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The first clue came when I got my hair cut. The stylist offered not just the usual coffee or tea but a complimentary nail-polish change while I waited for my hair to dry. Maybe she hoped this little amenity would slow the growing inclination of women to stretch each haircut to last four months while nursing our hair back to whatever natural color we long ago forgot.Then there was the appliance salesman who offered to carry my bags as we toured the microwave aisle. When I called my husband to ask him to check some specs online, the salesman offered a preemptive discount, lest the surfing turn up the same model cheaper in another store. That night, for the first time, I saw the Hyundai ad promising shoppers that if they buy a car and then lose their job in the next year, they can return it.Suddenly everything’s on sale. The upside to the economic downturn is the immense incentive it gives retailers to treat you like a queen for a day. During the flush times, salespeople were surly, waiters snobby. But now the customer rules, just for showing up. There’s more room to stretch out on the flight, even in a coach. The malls have that serene aura of undisturbed wilderness, with scarcely a shopper in sight. Every conversation with anyone selling anything is a pantomime of pain and bluff. Finger the scarf, then start to walk away, and its price floats silkily downward. When the mechanic calls to tell you that brakes and a timing belt and other services will run close to $2,000, it’s time to break out the newly perfected art of the considered pause. You really don’t even have to say anything pitiful before he’ll offer to knock a few hundred dollars off.Restaurants are also caught in a fit of ardent hospitality, especially around Wail Street: Trinity Place offers $3 drinks at happy hour any day the market goes down, with the slogan “Market tanked? Get tanked!”—which ensures a lively crowd for the closing bell. The “21” Club has decided that men no longer need to wear ties, so long as they bring their wallets. Food itself is friendlier: you notice more comfort food, a truce between chef and patron that is easier to enjoy now that you can get a table practically anywhere. New York Times restaurant critic Frank Bruni characterizes the new restaurant demeanor as “extreme solicitousness tinged with outright desperation.” “You need to hug the customer,” one owner told him.There’s a chance that eventually we’ll return all this kindness with the extravagant spending that was once decried but now everyone is hoping will restart the economy. But human nature is funny that way. In dangerous times, we clench and squint at the deal that looks too good to miss, suspecting that it must be too good to be true. Is the store with the supercheap flat screens going to go bust and thus not be there to honour the “free” extended warranty? Is there something wrong with that free cheese? Store owners will tell you horror stories about shoppers with attitude, who walk in demanding discounts and flaunt their new power at every turn. These store owners wince as they sense bad habits forming: Will people expect discounts forever? Will their hard-won brand luster be forever cheapened, especially for items whose allure depends on their being ridiculously priced?There will surely come a day when things go back to “normal”; retail sales even inched up in January after sinking for the previous six months. But I wonder what it will take for us to see those $545 Sigerson Morrison studded toe-ring sandals as reasonable? Bargain-hunting can be addictive regardless of the state of the markets, and haggling is a low-risk, high-value contact sport. Trauma digs deep into habit, like my 85-year-old mother still calling her canned-goods cabinet “the bomb shelter.” The children of the First Depression were saving string and preaching sacrifice long after the skies cleared. They came to be called the “greatest generation.” As we learn to be decent stewards of our resources, who knows what might come of it? We have lived in an age of wanton waste, and there is value in practicing conservation that goes far beyond our own bottom line.【英语专业八级2013】1. Which of the following best depicts the retailers now?2. What does the author mean by “the newly perfected art of the considered pause”?3. According to the passage, “shoppers… flaunt their new power at every turn” means that shoppers would ________.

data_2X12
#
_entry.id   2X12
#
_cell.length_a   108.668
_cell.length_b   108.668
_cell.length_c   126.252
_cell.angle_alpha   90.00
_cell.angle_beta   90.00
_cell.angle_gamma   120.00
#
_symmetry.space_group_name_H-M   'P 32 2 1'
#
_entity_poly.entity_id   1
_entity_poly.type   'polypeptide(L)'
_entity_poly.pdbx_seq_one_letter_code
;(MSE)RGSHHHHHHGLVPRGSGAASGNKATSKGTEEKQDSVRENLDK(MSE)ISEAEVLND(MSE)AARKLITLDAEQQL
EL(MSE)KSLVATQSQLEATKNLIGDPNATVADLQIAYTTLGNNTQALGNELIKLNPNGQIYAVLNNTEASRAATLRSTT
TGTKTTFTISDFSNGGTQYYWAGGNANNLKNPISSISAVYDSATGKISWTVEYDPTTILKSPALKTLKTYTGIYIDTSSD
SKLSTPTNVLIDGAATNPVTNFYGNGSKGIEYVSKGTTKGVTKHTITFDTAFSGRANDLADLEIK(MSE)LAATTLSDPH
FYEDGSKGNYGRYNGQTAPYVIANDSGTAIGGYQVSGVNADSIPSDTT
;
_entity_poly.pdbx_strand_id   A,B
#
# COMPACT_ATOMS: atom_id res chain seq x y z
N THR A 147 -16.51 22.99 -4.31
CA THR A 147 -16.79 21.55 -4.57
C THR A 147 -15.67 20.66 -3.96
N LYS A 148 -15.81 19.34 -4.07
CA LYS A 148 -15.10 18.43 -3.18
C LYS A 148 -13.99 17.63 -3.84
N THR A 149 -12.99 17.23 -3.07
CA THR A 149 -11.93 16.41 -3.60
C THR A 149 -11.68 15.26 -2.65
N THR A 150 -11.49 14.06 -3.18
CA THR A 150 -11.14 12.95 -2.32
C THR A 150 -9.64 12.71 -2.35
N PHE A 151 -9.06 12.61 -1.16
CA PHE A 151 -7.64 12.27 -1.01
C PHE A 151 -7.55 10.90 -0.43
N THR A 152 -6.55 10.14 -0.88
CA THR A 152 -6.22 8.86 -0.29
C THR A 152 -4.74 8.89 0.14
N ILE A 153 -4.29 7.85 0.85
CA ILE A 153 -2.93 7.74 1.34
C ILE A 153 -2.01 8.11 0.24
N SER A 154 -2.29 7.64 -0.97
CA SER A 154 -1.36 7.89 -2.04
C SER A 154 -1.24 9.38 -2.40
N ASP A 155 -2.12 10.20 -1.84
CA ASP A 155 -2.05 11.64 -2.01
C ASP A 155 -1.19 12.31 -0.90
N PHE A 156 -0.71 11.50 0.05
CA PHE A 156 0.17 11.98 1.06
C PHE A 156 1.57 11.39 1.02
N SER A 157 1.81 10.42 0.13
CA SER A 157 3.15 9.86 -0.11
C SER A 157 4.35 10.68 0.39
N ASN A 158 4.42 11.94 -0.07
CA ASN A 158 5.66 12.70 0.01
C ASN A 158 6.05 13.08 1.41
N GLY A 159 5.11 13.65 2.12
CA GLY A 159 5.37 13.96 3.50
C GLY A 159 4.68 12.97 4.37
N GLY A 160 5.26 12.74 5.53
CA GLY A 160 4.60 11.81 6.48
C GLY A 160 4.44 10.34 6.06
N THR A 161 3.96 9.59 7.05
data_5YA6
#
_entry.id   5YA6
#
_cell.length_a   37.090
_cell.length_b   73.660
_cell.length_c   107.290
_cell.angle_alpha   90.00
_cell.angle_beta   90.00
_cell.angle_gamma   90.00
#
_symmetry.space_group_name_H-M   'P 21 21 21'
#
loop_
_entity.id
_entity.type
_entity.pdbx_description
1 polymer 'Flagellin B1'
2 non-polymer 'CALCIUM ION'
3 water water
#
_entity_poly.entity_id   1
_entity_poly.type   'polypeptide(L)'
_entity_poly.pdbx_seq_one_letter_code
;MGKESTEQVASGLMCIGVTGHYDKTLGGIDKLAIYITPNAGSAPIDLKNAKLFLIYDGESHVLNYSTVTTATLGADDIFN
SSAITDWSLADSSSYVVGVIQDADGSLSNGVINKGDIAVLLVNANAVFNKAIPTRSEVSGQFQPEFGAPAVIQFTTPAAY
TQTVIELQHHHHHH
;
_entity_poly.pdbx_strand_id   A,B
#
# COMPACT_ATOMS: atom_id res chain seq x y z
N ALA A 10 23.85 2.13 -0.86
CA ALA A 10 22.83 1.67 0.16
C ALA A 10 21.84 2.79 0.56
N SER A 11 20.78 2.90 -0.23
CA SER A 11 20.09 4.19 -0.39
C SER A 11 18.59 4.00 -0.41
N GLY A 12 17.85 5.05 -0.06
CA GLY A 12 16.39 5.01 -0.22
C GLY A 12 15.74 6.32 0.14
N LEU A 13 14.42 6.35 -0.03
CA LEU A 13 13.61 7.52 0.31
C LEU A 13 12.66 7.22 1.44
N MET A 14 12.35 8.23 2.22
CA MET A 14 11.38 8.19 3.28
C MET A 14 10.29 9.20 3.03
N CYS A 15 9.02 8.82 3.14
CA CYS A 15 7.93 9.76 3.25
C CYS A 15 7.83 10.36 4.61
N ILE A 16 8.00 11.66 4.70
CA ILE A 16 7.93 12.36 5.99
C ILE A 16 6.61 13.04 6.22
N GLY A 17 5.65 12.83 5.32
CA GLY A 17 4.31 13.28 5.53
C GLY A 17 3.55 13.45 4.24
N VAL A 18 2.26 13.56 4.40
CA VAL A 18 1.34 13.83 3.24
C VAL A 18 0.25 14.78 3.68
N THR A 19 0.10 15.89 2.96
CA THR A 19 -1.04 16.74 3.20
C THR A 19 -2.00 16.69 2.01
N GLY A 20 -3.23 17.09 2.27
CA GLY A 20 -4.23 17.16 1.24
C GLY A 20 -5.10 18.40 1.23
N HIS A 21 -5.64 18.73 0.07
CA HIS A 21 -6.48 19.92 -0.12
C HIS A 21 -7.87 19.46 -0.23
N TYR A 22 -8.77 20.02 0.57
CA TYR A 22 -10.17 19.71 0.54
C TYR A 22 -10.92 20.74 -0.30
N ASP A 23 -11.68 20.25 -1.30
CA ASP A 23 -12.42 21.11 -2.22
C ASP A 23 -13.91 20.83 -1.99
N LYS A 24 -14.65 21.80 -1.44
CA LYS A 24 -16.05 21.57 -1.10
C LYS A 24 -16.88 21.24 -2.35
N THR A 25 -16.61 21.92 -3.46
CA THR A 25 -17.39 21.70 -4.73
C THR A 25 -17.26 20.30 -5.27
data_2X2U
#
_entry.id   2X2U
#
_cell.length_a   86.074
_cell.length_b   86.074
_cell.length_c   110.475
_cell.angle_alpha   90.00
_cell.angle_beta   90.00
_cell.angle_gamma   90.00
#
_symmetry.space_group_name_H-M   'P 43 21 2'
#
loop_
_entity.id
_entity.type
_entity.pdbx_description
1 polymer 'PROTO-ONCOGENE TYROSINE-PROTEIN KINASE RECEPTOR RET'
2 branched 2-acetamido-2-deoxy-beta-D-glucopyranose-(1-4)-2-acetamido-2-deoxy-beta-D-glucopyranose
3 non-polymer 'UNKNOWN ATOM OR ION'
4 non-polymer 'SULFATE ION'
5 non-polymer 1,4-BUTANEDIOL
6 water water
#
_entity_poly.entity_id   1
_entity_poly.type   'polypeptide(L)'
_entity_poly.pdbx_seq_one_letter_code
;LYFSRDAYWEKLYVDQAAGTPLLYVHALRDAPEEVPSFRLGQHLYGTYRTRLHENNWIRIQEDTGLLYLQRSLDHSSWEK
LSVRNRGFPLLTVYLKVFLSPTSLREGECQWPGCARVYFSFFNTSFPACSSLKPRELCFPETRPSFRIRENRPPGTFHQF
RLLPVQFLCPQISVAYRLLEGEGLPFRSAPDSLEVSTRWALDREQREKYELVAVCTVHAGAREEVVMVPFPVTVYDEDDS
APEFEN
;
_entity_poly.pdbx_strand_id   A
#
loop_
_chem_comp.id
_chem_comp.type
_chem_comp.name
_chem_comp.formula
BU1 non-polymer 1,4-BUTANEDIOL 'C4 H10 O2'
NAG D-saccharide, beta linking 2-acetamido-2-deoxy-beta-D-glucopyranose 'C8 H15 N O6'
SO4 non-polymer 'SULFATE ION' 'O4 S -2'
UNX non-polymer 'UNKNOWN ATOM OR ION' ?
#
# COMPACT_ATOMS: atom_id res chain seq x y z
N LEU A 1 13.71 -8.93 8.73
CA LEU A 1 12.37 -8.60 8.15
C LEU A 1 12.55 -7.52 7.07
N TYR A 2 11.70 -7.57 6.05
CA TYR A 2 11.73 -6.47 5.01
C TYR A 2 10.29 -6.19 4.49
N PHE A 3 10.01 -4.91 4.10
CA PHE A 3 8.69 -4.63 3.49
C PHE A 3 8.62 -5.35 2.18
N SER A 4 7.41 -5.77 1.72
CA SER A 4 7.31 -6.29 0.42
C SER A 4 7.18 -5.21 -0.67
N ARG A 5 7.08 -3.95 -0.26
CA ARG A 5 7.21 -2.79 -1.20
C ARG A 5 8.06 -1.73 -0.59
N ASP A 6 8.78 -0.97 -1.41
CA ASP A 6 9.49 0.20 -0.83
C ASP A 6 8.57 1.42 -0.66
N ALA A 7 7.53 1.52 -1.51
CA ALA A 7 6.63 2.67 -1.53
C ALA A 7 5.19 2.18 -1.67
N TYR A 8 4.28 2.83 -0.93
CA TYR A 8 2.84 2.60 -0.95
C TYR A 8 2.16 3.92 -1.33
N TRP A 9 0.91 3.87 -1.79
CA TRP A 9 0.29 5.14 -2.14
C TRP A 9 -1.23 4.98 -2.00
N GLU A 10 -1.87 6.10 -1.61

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Paris is like pornography. You respond even if you don’t want to. You turn a corner and see a vista, and your imagination bolts away. Suddenly you are thinking about what it would be like to live in Paris, and then you think about all the lives you have not lived. Sometimes, though, when you are lucky, you only think about how many pleasures the day ahead holds. Then, you feel privileged.The lobby of the hotel is decorated in red and gold. It gives off a whiff of 19th-century decadence. Probably as much as any hotel in Paris, this hotel is sexy. I was standing facing the revolving doors and the driveway beyond. A car with a woman in the back seat—a woman in a short skirt and black-leather jacket—pulled up before the hotel door. She swung off and she was wearing high heels. Normally, my mind would have leaped and imagined a story for this woman. Now it didn’t. I stood there and told myself. Cheer up. You’re in Paris.In many ways, Paris is best visited in winter. The tourist crowds are at a minimum, and one is not being jammed off the narrow sidewalks along the Rue Dauphine. More than this, Paris is like many other European cities in that the season of blockbuster cultural events tends to begin in mid-to late fall and so, by the time of winter, most of the cultural treasures of the city are laid out to be admired.The other great reason why Paris in winter is so much better than Paris in spring and fall is that after the end of the August holidays and the return of chic Parisian women to their city, the restaurant-opening season truly begins hopping. By winter, many of the new restaurants have worked out their kinks (不足;困难) and, once the hype has died down, it is possible to see which restaurants are actually good and which are merely noisy and crowded.Most people are about as happy as they set their mind to being, Lincoln said. In Paris it doesn’t take much to be happy. Outside the hotel, the sky was pale and felt very high up. I walked the few blocks to the Seine and began running along the blue-green river toward the Eiffel Tower. The tower in the distance was black, and felt strange and beautiful the way that many things built for the joy of building do. As I ran toward it, because of its lattice structure, the tower seemed obviously delicate. Seeing it, I felt a sense of protectiveness.I think it was this moment of protectiveness that marked the change in my mood and my slowly becoming thrilled with being in Paris.During winter evenings, Paris’s streetlamps have a halo and resemble dandelions. In winter, when one leaves the Paris street and enters a cafe or restaurant, the light and temperature change suddenly and dramatically, there is the sense of having discovered something secret. In winter, because the days are short, there is an urgency to the choices one makes. There is the sense that life is short and so let us decide on what matters.1. According to the passage, once in Paris one might experience all the following feelings EXCEPT ________.2. Winter is the best season to visit Paris. Which of the following does NOT support this statement?3. In the eyes of the author, winter in Paris is significant because of ________.4. At the end of the passage, the author found himself in a mood of ________.